CHAOS - Combined (CT-MR) Healthy Abdominal Organ Segmentation
CHAOS challenge will be held in The IEEE International Symposium on Biomedical Imaging (ISBI) on April 8-11, 2019 Venice, ITALY.
Understanding prerequisites of complicated medical procedures plays an important role on the success of the operations. To enrich the level of understanding, physicians use advanced tools such as three dimensional visualization and printing, which require extraction of the object(s) of interest from DICOM images. Accordingly, the precise segmentation of abdominal organs (i.e. liver, kidney(s) and spleen) has critical importance for several clinical procedures including but not limited to pre-evaluation of liver for living donor based transplantation surgery or detailed analysis of abdominal organs to determine the vessels arising from and entering them for correct positioning of a graft prior to abdominal aortic surgery. This motivates an ongoing research to achieve better segmentation results and overcoming countless challenges originating from both highly flexible anatomical properties of abdomen and limitations of modalities reflected to image characteristics.
In this context, the proposed challenge has two separate but related aims:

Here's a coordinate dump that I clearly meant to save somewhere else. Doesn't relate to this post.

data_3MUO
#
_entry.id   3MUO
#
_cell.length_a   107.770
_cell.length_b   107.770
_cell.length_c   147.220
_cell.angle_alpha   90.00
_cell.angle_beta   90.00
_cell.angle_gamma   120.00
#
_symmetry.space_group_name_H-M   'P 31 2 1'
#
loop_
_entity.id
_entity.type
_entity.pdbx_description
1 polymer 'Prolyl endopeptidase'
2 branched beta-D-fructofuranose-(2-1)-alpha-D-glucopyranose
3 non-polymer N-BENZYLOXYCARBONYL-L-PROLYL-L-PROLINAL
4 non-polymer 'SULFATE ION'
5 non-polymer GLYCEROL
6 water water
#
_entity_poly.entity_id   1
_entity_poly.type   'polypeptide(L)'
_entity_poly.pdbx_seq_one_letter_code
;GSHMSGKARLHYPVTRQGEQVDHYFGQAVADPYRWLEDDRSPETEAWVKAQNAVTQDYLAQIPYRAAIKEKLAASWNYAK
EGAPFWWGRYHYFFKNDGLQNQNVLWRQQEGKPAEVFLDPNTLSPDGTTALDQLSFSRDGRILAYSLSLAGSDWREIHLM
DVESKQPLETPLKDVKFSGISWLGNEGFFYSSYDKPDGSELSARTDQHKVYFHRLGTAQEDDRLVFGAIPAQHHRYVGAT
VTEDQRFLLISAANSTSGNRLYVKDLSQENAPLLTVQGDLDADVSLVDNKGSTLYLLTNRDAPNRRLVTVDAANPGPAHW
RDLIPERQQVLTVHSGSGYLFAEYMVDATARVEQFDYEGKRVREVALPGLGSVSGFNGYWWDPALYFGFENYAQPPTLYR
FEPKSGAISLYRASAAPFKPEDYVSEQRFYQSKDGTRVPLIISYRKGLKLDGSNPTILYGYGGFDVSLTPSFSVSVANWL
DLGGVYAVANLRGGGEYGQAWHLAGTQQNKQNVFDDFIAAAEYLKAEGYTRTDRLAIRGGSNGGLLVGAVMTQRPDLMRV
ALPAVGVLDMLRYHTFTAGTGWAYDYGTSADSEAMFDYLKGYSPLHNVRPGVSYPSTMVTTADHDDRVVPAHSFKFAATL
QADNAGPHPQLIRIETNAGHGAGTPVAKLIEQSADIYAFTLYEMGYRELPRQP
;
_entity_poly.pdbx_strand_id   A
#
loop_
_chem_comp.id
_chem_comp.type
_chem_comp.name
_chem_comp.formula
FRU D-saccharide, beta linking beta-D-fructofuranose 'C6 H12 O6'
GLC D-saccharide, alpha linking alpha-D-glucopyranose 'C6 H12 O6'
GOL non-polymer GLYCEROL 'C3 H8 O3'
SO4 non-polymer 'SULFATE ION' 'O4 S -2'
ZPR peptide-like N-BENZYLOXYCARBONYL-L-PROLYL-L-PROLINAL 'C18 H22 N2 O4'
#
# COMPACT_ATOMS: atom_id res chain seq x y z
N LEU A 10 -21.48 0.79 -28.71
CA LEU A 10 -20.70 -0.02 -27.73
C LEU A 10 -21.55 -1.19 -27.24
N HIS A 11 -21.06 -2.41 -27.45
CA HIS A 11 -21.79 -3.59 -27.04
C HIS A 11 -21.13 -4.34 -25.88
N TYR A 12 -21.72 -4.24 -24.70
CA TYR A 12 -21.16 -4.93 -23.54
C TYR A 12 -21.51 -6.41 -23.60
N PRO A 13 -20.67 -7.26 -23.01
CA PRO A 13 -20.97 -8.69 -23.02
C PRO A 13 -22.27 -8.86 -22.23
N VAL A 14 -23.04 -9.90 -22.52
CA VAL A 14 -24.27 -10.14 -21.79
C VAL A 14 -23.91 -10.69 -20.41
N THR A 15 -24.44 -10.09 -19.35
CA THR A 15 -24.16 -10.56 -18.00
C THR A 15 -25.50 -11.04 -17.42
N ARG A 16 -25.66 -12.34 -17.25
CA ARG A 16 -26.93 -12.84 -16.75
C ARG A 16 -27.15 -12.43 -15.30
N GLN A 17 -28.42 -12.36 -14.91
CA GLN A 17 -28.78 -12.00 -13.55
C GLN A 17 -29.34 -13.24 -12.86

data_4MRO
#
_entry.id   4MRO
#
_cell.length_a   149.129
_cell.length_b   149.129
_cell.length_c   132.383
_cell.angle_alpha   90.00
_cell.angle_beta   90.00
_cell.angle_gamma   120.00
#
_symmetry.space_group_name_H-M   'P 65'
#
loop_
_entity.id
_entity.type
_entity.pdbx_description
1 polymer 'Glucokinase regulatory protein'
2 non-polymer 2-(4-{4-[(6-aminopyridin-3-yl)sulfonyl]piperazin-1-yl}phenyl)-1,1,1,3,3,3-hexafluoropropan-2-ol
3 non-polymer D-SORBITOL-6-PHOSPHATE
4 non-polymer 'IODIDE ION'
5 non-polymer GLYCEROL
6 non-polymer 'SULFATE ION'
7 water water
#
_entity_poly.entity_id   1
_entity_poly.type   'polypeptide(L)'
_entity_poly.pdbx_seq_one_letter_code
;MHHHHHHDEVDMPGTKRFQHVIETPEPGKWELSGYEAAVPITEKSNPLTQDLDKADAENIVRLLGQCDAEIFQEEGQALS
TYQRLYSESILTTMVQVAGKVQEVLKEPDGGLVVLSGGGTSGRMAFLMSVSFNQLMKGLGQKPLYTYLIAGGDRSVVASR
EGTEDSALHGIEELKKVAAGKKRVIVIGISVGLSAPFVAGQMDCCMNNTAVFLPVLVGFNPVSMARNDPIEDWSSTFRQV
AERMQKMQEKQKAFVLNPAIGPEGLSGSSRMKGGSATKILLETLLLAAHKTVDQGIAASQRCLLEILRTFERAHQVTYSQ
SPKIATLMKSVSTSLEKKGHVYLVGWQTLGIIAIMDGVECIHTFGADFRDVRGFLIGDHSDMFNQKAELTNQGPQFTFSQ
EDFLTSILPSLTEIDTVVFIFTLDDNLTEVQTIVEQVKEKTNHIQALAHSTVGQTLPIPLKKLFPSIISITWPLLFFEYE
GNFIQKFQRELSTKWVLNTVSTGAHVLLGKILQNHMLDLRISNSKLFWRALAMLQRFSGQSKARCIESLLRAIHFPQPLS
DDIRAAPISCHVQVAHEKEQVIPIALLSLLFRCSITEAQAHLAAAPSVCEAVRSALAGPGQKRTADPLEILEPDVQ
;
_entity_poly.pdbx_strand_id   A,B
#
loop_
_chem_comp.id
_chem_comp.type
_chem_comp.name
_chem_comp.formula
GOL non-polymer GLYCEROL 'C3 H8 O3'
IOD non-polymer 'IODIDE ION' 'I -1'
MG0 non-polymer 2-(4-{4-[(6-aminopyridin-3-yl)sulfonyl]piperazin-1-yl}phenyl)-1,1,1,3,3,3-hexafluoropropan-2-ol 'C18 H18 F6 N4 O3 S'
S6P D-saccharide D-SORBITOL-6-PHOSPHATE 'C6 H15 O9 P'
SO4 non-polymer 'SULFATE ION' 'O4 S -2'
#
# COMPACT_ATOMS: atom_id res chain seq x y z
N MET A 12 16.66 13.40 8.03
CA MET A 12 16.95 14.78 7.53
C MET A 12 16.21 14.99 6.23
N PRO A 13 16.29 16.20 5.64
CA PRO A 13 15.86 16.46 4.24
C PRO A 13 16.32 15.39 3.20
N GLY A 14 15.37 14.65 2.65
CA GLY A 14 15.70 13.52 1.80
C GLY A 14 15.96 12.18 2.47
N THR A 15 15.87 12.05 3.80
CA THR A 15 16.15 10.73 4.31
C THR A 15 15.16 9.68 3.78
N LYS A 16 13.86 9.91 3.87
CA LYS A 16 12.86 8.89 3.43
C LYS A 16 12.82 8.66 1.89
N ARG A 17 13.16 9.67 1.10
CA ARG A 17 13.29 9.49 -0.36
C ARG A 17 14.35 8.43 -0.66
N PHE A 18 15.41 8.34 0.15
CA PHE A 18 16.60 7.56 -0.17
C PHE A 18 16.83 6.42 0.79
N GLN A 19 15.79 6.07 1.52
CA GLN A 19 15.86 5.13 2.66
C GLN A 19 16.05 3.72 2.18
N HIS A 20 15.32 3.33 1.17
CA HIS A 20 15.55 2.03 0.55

- Segmentation of liver from computed tomography (CT) data sets, which are acquired at portal phase after contrast agent injection for pre-evaluation of living donated liver transplantation donors.
- Segmentation of four abdominal organs (i.e. liver, spleen, right and left kidneys) from magnetic resonance imaging (MRI) data sets acquired with two different sequences (T1-DUAL and T2-SPIR).
There will be five competition categories in which the participating teams can take place and submit their result(s):
- Liver Segmentation (CT-MRI)
- Liver Segmentation (CT only)
- Liver Segmentation (MRI only)
- Segmentation of abdominal organs (CT+MRI)
- Segmentation of abdominal organs (MRI only)
Due to above mentioned significance of the problem, the challenge will serve several purposes:
- In the last decade, not only the number of segmentation methods increased significantly, but also applicability is aimed to be extended to multiple segmentation tasks (For instance, a single deep network, which can segment multiple organs [category 4] or more rarely, a system that can segment the same organ(s) from different modalities [category 1 and 5]).
- On the other hand, it is known that many new architectures significantly depend on the training data set, which yields to poor generalization capability. Besides physicians, who are the final user of the medical segmentation methods, even experienced researchers still struggle at choosing appropriate techniques or tweaking optimal model parameters for a particular problem.
- Thus, by providing data sets from two different modalities, the participants are encouraged to develop a system that would work on both (The data sets from CT and MR databases are acquired from different patients).
- Nevertheless, organ segmentation from abdominal MRI sets is being proposed as a challenge for the first time and therefore, systems that would only work on a single modality (e.g. MRI or CT) are also accepted.
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